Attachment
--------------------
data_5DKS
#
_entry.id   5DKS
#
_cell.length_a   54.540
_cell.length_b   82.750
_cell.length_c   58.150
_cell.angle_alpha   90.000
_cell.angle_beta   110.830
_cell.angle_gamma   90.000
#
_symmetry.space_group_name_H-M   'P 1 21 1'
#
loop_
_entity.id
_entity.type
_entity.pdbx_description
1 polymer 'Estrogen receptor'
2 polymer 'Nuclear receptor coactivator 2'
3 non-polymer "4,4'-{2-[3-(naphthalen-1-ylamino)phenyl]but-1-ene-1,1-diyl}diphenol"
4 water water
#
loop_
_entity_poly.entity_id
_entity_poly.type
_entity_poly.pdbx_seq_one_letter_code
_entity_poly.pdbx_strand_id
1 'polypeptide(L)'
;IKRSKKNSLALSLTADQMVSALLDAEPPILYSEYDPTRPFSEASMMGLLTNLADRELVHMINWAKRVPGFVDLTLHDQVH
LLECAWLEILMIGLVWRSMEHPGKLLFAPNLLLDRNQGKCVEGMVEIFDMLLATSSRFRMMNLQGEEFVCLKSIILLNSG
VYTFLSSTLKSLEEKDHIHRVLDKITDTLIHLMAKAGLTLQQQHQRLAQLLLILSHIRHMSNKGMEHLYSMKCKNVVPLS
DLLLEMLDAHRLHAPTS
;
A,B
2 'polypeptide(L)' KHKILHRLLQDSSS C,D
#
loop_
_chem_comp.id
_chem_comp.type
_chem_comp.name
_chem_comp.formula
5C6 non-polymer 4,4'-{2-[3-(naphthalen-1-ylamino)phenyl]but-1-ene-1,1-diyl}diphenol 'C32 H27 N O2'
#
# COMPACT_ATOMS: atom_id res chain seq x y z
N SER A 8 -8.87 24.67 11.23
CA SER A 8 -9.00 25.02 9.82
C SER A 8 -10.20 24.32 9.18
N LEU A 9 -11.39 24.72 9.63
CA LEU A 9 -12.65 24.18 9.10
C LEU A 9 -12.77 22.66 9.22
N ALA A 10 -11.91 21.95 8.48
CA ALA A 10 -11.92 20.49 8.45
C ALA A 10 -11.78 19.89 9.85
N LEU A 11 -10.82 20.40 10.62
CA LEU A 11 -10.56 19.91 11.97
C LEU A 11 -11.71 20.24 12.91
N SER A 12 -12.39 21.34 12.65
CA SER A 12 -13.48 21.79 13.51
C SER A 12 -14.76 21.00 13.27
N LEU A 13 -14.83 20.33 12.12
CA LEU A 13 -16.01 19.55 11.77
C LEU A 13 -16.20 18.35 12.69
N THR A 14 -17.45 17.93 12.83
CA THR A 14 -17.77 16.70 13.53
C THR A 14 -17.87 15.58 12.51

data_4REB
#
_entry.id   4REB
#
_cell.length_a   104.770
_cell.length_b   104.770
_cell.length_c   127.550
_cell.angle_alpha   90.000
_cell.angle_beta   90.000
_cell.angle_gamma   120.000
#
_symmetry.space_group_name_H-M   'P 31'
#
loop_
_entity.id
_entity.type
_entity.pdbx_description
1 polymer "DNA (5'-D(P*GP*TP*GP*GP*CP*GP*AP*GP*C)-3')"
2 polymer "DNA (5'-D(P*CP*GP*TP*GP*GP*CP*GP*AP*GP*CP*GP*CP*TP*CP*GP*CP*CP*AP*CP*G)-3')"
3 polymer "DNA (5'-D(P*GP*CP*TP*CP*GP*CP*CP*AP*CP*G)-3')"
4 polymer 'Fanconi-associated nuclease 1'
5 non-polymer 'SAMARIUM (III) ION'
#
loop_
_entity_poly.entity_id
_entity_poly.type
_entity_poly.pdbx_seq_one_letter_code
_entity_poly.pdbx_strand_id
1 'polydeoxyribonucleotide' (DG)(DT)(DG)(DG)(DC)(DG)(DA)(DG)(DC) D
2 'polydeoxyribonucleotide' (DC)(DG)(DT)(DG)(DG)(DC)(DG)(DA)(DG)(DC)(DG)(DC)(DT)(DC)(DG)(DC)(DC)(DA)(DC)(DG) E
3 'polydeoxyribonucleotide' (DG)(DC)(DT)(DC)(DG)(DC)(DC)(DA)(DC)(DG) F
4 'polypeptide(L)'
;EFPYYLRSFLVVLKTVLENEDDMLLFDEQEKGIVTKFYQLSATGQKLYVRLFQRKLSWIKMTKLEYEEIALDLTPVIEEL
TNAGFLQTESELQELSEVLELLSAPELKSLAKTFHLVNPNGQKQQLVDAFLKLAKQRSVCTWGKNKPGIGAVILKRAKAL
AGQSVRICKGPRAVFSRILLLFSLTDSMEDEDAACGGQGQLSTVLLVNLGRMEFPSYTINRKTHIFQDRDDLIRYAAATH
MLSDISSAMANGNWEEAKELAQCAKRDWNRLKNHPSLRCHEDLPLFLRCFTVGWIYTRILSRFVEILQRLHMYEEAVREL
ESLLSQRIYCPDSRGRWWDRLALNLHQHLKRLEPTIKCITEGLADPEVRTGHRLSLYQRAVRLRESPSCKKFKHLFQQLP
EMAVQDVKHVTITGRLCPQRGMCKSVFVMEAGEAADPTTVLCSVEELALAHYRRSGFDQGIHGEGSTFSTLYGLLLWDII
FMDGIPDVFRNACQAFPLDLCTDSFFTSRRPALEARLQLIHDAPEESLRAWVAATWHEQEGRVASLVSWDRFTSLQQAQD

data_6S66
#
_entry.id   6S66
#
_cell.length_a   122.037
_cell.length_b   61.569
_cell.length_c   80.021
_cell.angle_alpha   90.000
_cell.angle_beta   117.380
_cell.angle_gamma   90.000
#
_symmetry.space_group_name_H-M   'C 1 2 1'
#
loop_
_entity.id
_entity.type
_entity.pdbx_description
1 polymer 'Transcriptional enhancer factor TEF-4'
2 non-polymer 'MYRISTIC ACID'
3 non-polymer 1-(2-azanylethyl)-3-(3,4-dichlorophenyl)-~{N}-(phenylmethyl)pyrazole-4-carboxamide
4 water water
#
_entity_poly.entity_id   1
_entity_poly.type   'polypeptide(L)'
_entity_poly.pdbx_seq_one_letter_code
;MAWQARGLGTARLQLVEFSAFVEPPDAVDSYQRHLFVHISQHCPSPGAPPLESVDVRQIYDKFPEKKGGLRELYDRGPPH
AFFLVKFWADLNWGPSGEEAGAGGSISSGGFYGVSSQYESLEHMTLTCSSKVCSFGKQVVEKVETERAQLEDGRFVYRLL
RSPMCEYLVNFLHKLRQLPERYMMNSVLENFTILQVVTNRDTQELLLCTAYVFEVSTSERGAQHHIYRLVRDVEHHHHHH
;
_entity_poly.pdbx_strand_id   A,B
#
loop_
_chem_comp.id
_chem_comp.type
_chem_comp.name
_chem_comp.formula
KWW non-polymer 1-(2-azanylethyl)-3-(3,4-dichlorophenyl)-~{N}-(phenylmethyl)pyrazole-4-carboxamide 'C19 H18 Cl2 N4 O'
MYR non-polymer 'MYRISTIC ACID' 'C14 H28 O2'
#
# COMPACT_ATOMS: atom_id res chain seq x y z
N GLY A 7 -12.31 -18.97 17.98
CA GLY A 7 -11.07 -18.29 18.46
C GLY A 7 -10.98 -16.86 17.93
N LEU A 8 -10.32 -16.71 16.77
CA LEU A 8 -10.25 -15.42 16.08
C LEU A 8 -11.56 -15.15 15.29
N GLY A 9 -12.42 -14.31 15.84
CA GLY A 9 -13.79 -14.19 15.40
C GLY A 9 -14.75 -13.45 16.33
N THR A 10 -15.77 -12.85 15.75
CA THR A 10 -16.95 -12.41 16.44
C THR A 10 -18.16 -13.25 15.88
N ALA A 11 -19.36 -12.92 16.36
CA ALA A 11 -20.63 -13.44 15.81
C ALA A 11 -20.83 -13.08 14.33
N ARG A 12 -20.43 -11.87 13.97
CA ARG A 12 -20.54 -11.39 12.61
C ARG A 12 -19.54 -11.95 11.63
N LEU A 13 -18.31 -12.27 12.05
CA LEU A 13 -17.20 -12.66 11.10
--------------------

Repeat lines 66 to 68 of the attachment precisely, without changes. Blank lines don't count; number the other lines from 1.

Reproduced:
data_4REB
#
_entry.id   4REB